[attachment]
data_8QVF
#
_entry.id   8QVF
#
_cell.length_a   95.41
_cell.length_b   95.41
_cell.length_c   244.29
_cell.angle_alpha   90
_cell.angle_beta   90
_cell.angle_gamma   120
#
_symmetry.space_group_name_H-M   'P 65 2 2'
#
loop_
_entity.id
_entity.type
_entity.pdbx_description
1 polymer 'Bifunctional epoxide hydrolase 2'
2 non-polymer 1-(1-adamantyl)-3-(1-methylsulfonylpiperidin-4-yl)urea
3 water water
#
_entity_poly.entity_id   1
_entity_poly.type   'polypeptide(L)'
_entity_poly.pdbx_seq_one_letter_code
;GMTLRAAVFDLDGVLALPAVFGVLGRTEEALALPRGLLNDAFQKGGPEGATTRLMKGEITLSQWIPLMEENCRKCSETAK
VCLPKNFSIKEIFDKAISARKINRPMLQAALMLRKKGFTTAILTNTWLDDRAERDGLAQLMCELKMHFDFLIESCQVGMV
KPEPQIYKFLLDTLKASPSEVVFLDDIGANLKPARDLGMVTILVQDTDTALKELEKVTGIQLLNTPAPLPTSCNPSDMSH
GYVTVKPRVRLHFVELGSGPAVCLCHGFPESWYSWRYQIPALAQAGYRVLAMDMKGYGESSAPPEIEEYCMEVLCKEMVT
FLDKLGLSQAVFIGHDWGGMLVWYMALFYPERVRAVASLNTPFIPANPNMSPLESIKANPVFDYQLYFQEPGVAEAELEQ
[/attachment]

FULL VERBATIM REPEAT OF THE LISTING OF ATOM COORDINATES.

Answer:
data_8QVF
#
_entry.id   8QVF
#
_cell.length_a   95.41
_cell.length_b   95.41
_cell.length_c   244.29
_cell.angle_alpha   90
_cell.angle_beta   90
_cell.angle_gamma   120
#
_symmetry.space_group_name_H-M   'P 65 2 2'
#
loop_
_entity.id
_entity.type
_entity.pdbx_description
1 polymer 'Bifunctional epoxide hydrolase 2'
2 non-polymer 1-(1-adamantyl)-3-(1-methylsulfonylpiperidin-4-yl)urea
3 water water
#
_entity_poly.entity_id   1
_entity_poly.type   'polypeptide(L)'
_entity_poly.pdbx_seq_one_letter_code
;GMTLRAAVFDLDGVLALPAVFGVLGRTEEALALPRGLLNDAFQKGGPEGATTRLMKGEITLSQWIPLMEENCRKCSETAK
VCLPKNFSIKEIFDKAISARKINRPMLQAALMLRKKGFTTAILTNTWLDDRAERDGLAQLMCELKMHFDFLIESCQVGMV
KPEPQIYKFLLDTLKASPSEVVFLDDIGANLKPARDLGMVTILVQDTDTALKELEKVTGIQLLNTPAPLPTSCNPSDMSH
GYVTVKPRVRLHFVELGSGPAVCLCHGFPESWYSWRYQIPALAQAGYRVLAMDMKGYGESSAPPEIEEYCMEVLCKEMVT
FLDKLGLSQAVFIGHDWGGMLVWYMALFYPERVRAVASLNTPFIPANPNMSPLESIKANPVFDYQLYFQEPGVAEAELEQ